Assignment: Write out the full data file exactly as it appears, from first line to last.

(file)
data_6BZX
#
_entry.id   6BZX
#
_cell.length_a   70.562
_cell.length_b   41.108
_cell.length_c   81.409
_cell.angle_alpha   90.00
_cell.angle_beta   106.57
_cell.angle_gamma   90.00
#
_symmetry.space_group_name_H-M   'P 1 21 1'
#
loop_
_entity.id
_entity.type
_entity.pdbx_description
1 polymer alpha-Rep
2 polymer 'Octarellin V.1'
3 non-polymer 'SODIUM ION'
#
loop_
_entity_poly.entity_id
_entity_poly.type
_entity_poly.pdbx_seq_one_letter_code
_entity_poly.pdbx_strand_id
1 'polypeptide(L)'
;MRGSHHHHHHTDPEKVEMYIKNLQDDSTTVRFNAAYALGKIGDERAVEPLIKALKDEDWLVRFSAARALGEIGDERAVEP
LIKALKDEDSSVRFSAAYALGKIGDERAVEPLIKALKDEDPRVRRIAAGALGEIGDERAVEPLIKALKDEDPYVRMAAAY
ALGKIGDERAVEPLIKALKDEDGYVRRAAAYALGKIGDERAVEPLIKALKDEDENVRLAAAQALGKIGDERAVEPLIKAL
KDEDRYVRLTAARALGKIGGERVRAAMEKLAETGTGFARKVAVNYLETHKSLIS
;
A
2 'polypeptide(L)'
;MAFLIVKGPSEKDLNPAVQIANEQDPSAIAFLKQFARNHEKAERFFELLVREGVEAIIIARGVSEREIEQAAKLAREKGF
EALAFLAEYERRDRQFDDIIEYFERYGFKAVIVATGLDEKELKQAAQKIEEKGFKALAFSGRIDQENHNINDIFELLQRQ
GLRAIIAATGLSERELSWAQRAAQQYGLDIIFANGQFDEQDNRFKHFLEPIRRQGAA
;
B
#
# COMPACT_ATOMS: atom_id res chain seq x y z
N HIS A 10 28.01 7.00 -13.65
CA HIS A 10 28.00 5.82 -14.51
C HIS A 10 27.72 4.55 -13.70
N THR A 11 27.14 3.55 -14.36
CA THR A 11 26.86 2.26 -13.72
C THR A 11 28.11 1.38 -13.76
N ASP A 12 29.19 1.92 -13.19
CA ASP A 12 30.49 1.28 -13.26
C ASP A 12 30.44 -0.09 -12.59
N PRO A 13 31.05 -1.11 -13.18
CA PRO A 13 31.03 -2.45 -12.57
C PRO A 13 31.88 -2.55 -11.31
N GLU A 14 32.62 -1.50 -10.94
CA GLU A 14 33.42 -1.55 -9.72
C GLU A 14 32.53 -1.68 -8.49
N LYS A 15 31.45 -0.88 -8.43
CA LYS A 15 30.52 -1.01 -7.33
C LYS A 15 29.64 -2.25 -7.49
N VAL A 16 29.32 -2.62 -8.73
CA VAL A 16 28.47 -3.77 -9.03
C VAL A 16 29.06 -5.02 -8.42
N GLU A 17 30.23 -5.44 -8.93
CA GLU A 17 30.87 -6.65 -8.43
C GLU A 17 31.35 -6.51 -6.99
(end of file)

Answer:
data_6BZX
#
_entry.id   6BZX
#
_cell.length_a   70.562
_cell.length_b   41.108
_cell.length_c   81.409
_cell.angle_alpha   90.00
_cell.angle_beta   106.57
_cell.angle_gamma   90.00
#
_symmetry.space_group_name_H-M   'P 1 21 1'
#
loop_
_entity.id
_entity.type
_entity.pdbx_description
1 polymer alpha-Rep
2 polymer 'Octarellin V.1'
3 non-polymer 'SODIUM ION'
#
loop_
_entity_poly.entity_id
_entity_poly.type
_entity_poly.pdbx_seq_one_letter_code
_entity_poly.pdbx_strand_id
1 'polypeptide(L)'
;MRGSHHHHHHTDPEKVEMYIKNLQDDSTTVRFNAAYALGKIGDERAVEPLIKALKDEDWLVRFSAARALGEIGDERAVEP
LIKALKDEDSSVRFSAAYALGKIGDERAVEPLIKALKDEDPRVRRIAAGALGEIGDERAVEPLIKALKDEDPYVRMAAAY
ALGKIGDERAVEPLIKALKDEDGYVRRAAAYALGKIGDERAVEPLIKALKDEDENVRLAAAQALGKIGDERAVEPLIKAL
KDEDRYVRLTAARALGKIGGERVRAAMEKLAETGTGFARKVAVNYLETHKSLIS
;
A
2 'polypeptide(L)'
;MAFLIVKGPSEKDLNPAVQIANEQDPSAIAFLKQFARNHEKAERFFELLVREGVEAIIIARGVSEREIEQAAKLAREKGF
EALAFLAEYERRDRQFDDIIEYFERYGFKAVIVATGLDEKELKQAAQKIEEKGFKALAFSGRIDQENHNINDIFELLQRQ
GLRAIIAATGLSERELSWAQRAAQQYGLDIIFANGQFDEQDNRFKHFLEPIRRQGAA
;
B
#
# COMPACT_ATOMS: atom_id res chain seq x y z
N HIS A 10 28.01 7.00 -13.65
CA HIS A 10 28.00 5.82 -14.51
C HIS A 10 27.72 4.55 -13.70
N THR A 11 27.14 3.55 -14.36
CA THR A 11 26.86 2.26 -13.72
C THR A 11 28.11 1.38 -13.76
N ASP A 12 29.19 1.92 -13.19
CA ASP A 12 30.49 1.28 -13.26
C ASP A 12 30.44 -0.09 -12.59
N PRO A 13 31.05 -1.11 -13.18
CA PRO A 13 31.03 -2.45 -12.57
C PRO A 13 31.88 -2.55 -11.31
N GLU A 14 32.62 -1.50 -10.94
CA GLU A 14 33.42 -1.55 -9.72
C GLU A 14 32.53 -1.68 -8.49
N LYS A 15 31.45 -0.88 -8.43
CA LYS A 15 30.52 -1.01 -7.33
C LYS A 15 29.64 -2.25 -7.49
N VAL A 16 29.32 -2.62 -8.73
CA VAL A 16 28.47 -3.77 -9.03
C VAL A 16 29.06 -5.02 -8.42
N GLU A 17 30.23 -5.44 -8.93
CA GLU A 17 30.87 -6.65 -8.43
C GLU A 17 31.35 -6.51 -6.99